It was certainly on display at the state meet when Paoletti grabbed gold medals in two of the first three events, successfully defended her state crown in the 200 IM (1:59.2) and also swimming the second leg of the winning 200 medley relay.
“For her to go back up to Bucknell as the reigning two-time state champion, and swimmer of the meet, I can only imagine the amount of pressure she was feeling,” Burk said. “Plus, she’s only a junior and going against a lot of seniors that were at her heels.
Paoletti added: “I was nervous, but I’m always nervous before I swim,” she admitted. “I felt pressure but it was what I put on myself. I knew we were in the running to win the state team championship, and that was probably why I was so nervous.”
On day two, Paoletti got off to a shaky start in the finals of the 100 breaststroke, but came on strong at the finish to catch Downingtown East’s Heather MacCausland and grab a share of the state title.
“When I saw that she had tied, there was almost a sense of relief,” Burk recalled. “My heart was sinking during the race because I knew she was tired and all of the pressure. When I looked up and saw the results, I actually started to cry.”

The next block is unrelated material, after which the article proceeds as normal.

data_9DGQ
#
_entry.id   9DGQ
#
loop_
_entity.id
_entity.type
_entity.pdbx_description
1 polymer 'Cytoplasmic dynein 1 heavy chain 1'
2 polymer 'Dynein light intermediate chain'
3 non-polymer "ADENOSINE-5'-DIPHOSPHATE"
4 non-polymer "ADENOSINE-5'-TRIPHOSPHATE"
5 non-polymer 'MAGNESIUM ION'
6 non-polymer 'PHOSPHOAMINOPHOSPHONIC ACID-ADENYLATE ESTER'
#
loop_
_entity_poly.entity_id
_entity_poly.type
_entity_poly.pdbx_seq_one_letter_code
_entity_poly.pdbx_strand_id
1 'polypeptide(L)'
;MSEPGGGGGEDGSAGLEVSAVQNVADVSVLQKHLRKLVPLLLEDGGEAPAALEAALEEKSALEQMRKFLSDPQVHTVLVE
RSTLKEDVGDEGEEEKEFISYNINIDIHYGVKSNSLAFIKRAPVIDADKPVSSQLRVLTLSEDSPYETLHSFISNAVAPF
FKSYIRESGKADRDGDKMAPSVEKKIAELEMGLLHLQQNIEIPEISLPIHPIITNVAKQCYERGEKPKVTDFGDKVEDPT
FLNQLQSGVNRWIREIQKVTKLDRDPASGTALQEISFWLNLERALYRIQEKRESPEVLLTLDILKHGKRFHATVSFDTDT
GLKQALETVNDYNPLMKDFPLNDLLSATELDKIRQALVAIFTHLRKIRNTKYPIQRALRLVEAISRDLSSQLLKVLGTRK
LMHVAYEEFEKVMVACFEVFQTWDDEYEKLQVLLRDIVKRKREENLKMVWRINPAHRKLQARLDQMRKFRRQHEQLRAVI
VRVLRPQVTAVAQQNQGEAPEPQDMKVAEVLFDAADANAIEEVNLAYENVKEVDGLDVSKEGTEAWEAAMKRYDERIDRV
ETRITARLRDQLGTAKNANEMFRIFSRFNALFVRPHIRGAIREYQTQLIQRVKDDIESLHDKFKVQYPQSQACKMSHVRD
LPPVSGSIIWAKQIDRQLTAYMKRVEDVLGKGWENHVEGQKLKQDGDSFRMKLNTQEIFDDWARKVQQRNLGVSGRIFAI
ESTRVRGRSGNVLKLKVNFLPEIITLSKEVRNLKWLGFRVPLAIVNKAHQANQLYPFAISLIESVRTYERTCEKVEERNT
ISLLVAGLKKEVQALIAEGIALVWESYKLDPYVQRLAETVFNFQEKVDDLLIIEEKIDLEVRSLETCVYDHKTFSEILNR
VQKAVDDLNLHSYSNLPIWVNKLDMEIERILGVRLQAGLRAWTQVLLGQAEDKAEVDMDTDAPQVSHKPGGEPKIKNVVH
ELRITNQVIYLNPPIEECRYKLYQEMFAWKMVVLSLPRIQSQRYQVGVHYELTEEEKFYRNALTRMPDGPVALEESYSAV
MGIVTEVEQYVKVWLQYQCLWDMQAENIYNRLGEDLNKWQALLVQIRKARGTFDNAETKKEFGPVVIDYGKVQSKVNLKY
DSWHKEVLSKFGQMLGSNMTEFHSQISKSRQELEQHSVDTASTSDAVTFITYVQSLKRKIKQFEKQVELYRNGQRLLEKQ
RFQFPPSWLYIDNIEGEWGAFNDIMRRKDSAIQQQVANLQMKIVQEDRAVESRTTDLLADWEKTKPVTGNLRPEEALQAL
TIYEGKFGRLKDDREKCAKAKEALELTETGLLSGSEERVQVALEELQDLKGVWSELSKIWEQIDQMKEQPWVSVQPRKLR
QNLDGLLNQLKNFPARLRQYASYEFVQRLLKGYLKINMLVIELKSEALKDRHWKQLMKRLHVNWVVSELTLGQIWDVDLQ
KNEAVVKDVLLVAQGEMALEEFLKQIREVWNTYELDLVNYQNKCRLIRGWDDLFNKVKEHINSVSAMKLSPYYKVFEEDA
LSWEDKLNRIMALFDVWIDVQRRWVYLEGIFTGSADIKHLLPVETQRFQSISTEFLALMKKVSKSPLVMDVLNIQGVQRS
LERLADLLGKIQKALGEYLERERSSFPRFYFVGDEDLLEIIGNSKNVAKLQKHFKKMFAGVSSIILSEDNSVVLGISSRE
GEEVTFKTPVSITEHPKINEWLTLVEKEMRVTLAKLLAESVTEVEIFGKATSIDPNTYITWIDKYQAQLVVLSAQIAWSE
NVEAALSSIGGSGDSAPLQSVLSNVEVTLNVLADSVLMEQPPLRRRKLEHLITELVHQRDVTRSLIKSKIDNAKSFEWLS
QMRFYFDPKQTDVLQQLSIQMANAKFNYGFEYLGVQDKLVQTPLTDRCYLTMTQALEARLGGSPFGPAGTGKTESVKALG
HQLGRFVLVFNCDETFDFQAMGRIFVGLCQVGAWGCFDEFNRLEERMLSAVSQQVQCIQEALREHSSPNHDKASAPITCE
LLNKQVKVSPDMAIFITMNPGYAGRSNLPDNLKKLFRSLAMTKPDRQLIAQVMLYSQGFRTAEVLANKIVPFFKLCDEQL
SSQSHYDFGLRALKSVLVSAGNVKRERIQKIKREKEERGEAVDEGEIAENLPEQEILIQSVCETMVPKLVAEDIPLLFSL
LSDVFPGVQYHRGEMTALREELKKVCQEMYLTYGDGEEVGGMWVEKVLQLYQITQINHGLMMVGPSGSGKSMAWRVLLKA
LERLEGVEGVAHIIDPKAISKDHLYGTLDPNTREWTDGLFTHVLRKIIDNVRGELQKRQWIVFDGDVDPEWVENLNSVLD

It was a rare dead-heat, as both touched the wall in 1:01.49.
“I do remember not being into it the first 25,” Paoletti said. “I did a turn and I saw that I was in last place. I told myself to just put my head down and swim.
“When I touched and saw that we were tied for first I was so happy. That doesn’t normally happen, and Heather is such a sweet person and a great competitor, so being able to share a state title with her is amazing.”
With barely enough time to towel off, Paoletti was thrown back into the cauldron in the next event — the 400 freestyle relay — and anchored a fifth place finish for Avon Grove. Her younger sister, Isabella, also took part in the race.
“It was something me and my sister haven’t been able to do in a very long time,” Olivia said.